The Age East Timor uneasiness on troops Lindsay Murdoch 18 December 2008 - MANY complaints against Australian soldiers in East Timor remain unresolved because there is no formal means to deal with them, Australian MPs have been told.
In one case, the family of a Timorese man killed when his motorcycle and an Australian army truck collided in August 2007 has received no direct condolence or compensation even though UN police found the Australian driver "bore the greater responsibility for the accident as he was speeding".
The victim's family has been unable to pursue civil damages or settlement because Australian soldiers serving in the International Stabilisation Force in East Timor are not answerable to either the country's court system or the UN mission in Dili.
Human rights activists say Australian soldiers serving in East Timor effectively have immunity for any crimes they commit, both on and off duty.
In 2006, the Howard government refused requests by the government in Dili and the UN for Australians troops being sent to Dili to quell violence to be put under UN command.
Under the UN's system of accountability, national forces operating in foreign countries must answer to an outside body.
La'o Hamutuk, a Timorese non-government organisation, told the Australian Parliament's Joint Standing Committee on Foreign Affairs, Trade and Defence the Australian forces in East Timor should be integrated into the UN peacekeeping force chain of command.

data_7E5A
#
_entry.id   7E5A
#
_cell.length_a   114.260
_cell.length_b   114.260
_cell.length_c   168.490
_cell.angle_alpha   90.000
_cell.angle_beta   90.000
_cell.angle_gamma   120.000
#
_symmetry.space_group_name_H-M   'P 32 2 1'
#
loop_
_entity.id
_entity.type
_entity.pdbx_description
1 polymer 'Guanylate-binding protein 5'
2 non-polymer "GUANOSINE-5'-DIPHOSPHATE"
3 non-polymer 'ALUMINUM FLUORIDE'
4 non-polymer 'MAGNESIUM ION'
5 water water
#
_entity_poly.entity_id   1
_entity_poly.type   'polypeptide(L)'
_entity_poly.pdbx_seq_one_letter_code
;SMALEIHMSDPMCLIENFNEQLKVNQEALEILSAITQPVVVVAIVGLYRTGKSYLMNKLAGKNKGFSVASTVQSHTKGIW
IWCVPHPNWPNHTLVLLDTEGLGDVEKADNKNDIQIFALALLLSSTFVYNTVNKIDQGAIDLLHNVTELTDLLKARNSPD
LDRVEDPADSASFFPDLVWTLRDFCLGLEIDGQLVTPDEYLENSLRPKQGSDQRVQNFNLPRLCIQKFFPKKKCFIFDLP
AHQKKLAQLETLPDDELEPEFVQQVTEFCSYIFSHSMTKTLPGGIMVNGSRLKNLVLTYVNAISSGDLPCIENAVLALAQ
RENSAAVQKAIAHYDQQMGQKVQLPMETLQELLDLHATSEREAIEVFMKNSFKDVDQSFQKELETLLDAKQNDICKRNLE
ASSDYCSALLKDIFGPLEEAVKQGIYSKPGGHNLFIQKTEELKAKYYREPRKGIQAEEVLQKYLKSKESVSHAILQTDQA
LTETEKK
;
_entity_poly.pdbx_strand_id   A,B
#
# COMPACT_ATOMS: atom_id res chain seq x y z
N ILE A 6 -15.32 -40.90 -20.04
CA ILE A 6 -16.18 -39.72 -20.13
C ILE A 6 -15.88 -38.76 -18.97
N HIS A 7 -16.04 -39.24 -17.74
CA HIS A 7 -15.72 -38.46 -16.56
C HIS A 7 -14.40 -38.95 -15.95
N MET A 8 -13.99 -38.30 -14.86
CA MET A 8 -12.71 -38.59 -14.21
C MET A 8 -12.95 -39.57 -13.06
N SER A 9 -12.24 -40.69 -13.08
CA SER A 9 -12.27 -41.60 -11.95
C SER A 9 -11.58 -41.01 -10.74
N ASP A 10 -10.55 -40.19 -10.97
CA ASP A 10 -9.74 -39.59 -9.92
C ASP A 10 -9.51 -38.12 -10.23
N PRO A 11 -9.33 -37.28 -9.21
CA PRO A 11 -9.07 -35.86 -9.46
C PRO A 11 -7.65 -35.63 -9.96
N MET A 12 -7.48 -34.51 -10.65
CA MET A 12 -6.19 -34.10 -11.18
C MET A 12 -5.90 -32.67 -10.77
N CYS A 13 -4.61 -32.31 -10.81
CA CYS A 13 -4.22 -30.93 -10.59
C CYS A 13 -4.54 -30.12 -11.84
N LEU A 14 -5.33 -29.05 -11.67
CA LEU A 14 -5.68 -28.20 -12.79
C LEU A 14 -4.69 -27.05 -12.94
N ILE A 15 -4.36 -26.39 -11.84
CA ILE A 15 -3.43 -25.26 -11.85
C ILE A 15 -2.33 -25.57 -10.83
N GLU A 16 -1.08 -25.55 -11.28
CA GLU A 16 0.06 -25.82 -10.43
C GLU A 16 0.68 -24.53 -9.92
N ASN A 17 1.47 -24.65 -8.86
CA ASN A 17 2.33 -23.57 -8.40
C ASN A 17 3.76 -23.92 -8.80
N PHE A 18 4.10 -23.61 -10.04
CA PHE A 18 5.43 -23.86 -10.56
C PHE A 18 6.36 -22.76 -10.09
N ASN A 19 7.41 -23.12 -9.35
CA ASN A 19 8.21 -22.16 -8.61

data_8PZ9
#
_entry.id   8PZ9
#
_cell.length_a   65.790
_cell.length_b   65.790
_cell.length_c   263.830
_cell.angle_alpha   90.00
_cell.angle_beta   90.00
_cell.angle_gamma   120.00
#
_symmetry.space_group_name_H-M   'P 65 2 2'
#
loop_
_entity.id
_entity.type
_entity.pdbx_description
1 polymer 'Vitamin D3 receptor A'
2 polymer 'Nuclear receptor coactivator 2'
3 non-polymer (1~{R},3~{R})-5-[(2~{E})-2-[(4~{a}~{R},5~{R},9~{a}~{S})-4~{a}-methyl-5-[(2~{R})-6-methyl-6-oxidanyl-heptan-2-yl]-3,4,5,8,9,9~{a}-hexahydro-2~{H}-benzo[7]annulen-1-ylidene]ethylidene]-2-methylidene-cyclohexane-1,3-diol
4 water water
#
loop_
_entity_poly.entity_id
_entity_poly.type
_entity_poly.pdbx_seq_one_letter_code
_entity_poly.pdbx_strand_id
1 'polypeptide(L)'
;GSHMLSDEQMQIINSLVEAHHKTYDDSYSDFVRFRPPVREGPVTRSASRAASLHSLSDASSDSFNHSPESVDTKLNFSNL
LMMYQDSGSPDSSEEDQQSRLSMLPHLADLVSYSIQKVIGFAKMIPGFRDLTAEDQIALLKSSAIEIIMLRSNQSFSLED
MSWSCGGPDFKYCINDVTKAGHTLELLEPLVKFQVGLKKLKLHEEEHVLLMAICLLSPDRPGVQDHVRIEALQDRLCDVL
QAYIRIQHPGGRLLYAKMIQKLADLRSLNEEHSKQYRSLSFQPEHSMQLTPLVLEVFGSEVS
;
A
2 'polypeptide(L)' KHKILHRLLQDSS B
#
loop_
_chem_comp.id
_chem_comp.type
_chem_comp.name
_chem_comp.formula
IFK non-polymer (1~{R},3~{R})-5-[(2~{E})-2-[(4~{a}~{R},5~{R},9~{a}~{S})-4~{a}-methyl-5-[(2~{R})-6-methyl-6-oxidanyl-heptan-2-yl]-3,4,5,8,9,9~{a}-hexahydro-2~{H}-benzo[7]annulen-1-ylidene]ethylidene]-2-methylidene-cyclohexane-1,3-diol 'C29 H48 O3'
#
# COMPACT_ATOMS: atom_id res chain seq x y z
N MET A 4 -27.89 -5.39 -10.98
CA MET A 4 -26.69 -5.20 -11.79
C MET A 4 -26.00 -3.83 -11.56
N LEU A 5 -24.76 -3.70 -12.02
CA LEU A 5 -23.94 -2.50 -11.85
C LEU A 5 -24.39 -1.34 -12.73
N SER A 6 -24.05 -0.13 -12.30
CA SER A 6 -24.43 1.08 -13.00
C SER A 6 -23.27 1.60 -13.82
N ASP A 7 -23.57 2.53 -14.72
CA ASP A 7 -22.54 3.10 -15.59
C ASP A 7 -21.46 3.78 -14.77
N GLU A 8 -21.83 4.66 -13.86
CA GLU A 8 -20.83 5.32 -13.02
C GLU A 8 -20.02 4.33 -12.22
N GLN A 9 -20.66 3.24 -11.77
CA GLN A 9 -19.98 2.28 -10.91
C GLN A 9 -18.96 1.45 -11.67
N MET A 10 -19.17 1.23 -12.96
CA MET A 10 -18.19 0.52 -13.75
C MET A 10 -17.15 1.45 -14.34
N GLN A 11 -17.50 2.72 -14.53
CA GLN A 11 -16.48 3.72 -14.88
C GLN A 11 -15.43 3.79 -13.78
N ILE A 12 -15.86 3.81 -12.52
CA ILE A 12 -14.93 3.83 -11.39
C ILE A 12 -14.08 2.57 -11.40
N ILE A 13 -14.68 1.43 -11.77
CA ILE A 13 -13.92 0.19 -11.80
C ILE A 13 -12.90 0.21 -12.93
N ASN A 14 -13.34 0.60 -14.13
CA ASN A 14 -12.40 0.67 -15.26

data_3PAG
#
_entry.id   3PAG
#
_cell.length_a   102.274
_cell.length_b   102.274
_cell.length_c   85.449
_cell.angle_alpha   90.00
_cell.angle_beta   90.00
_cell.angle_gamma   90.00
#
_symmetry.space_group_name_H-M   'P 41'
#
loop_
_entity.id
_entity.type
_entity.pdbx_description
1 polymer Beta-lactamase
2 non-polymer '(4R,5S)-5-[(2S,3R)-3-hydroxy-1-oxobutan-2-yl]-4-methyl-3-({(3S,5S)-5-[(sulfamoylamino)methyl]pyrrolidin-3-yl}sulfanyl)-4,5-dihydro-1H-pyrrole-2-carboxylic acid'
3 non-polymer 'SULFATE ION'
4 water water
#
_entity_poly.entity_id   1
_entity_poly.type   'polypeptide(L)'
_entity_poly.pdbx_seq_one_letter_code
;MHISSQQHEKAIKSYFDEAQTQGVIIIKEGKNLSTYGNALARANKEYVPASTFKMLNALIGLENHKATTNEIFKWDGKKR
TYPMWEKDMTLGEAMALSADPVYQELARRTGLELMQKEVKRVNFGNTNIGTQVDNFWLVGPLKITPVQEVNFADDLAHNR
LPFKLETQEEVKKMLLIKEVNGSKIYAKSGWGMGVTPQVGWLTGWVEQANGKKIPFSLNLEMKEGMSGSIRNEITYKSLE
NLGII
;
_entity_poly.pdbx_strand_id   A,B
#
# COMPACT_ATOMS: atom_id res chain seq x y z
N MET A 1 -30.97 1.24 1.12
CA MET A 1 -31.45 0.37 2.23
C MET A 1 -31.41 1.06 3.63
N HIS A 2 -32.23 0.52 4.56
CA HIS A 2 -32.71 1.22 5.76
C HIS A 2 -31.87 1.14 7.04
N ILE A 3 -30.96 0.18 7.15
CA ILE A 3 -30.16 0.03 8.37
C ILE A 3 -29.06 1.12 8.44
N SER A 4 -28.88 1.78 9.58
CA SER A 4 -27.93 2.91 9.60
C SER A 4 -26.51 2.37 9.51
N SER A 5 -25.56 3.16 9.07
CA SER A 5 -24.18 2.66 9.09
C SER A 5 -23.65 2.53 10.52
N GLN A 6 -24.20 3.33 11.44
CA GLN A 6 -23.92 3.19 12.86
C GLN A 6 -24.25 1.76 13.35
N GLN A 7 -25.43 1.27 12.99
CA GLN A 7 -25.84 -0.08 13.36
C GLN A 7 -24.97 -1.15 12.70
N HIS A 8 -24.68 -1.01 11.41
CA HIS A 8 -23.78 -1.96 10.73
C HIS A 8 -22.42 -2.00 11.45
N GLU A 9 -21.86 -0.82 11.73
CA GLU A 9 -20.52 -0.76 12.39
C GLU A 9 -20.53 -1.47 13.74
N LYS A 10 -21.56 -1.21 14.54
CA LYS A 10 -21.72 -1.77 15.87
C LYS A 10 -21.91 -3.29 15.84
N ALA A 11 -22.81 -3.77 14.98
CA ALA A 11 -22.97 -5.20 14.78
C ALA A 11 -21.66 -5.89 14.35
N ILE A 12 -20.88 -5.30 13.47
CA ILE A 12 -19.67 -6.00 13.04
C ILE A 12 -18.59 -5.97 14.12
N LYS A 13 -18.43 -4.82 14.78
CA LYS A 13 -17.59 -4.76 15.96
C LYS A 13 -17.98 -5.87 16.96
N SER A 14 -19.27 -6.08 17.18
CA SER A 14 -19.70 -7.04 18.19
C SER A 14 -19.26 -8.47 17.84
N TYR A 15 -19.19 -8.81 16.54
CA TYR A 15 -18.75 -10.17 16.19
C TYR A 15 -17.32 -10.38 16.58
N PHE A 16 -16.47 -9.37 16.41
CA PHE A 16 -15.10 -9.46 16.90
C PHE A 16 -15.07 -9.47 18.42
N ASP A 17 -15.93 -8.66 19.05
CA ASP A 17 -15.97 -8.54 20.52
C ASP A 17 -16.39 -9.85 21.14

La'o Hamutuk told the committee's Inquiry into Human Rights Mechanisms in Asia-Pacific there needed to be a "clear, independent and transparent process for Timorese citizens to report to resolve complaints against the Australian military".
La'o Hamutuk's submission cites repeated efforts by human rights lawyer Natercia Barbosa de Deus to arrange a meeting between the ISF and the family of the dead motorcyclist, but each time the meetings were cancelled.
Ms de Deus was told the driver of the ISF vehicle was scared of meeting the family and left the country soon after the accident.
The man's death meant his wife could not meet rental payments for where she was living with five children. They now live in a shack with 20 to 30 others.
La'o Hamutuk also criticised the Australian soldiers for the way they patrol the streets.
"Carrying long arms at all times, on and off duty, even where there is a low security risk, such as speaking to small children, playing sport, shopping in supermarket, eating at a restaurant or relaxing at the beach, is inappropriate and insensitive to a population traumatised by a brutal military occupation," it said. "It makes people feel unsafe."
About 750 Australian soldiers are deployed with New Zealand troops in the ISF.
"It makes people feel unsafe."?? I think you mean "it makes people feel safe" because....it eliminates the risk that they will be murdered or maimed by rampaging F-FDTL soldiers or rogue PNTL officers or civilians carrying weapons that have been illegally transferred to them....because it eliminates the risk of gang violence - killings and arson and mob rule in the streets of Dili rather than the rule of law....because it means that they have been rescued and for the time being secured from calamitous politics and disasters orchestrated by the elite - many of whom have a long history of waging violence as a means of achieving political goals at the expense of the lives of many thousands compatriots...because the soldiers are not there to commit a genocide as was the case with the illegal Indonesian occupation. Is all of this not so? Would they feel safer were the Australian soldiers not there? Would they feel safer with F-FDTL soldiers maintaining peace and order? Or the PNTL, perhaps? Such a submission is clearly absurd and deserves to be rejected and ignored.
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